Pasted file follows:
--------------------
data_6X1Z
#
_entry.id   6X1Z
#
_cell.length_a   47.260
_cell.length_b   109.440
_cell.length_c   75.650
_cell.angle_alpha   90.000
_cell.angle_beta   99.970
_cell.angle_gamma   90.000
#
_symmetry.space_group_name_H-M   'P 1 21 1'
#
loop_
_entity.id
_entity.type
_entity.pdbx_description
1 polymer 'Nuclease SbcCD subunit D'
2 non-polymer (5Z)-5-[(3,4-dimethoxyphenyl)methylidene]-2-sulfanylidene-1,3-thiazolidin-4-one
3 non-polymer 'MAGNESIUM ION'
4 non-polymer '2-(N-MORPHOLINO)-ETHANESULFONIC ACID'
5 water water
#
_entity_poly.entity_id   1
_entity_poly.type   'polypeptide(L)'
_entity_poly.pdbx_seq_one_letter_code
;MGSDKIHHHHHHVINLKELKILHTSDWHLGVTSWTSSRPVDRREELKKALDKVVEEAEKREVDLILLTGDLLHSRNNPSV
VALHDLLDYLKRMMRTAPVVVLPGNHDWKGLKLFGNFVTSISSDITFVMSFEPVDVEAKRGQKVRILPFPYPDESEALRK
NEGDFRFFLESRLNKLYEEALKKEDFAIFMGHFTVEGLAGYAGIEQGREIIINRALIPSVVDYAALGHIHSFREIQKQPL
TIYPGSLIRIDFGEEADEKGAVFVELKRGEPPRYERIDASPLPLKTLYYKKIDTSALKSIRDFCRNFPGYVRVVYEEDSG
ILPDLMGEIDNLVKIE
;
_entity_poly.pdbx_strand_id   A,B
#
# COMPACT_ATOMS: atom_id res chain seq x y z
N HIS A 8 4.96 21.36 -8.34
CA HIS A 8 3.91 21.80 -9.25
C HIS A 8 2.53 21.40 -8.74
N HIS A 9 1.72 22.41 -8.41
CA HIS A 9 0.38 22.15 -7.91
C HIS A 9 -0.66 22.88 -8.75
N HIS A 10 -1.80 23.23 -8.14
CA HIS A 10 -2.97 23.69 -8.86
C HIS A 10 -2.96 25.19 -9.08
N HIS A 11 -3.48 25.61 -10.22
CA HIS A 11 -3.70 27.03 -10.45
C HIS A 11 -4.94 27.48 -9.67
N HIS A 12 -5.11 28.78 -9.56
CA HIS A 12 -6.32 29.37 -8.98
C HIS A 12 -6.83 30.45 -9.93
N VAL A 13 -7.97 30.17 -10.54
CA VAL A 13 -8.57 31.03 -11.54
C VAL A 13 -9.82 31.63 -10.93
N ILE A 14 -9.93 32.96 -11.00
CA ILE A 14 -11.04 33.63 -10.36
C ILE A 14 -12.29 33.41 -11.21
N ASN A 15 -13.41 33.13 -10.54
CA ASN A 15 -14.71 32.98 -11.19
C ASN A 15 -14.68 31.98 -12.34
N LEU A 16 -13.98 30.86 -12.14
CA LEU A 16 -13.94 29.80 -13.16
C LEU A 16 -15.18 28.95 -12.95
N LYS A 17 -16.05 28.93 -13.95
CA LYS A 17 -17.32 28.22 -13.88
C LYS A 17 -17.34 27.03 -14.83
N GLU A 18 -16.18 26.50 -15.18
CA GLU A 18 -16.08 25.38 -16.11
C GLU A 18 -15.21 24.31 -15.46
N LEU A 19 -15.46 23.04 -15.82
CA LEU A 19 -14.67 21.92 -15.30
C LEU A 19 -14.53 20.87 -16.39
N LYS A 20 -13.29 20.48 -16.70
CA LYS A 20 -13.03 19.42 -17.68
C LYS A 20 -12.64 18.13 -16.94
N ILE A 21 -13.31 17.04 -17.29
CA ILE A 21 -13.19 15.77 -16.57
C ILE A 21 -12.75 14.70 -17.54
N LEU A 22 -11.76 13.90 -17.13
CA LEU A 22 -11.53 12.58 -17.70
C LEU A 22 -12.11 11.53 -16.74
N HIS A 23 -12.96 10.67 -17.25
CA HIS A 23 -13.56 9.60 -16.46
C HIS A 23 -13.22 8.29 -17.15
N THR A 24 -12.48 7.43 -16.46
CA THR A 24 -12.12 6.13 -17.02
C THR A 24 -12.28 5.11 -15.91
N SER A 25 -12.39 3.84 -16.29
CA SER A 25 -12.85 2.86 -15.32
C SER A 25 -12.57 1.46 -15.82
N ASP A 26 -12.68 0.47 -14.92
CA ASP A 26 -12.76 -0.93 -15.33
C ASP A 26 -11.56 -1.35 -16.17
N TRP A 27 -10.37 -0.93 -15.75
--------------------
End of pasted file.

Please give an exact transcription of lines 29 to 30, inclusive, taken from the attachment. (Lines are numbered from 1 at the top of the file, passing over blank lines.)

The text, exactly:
NEGDFRFFLESRLNKLYEEALKKEDFAIFMGHFTVEGLAGYAGIEQGREIIINRALIPSVVDYAALGHIHSFREIQKQPL
TIYPGSLIRIDFGEEADEKGAVFVELKRGEPPRYERIDASPLPLKTLYYKKIDTSALKSIRDFCRNFPGYVRVVYEEDSG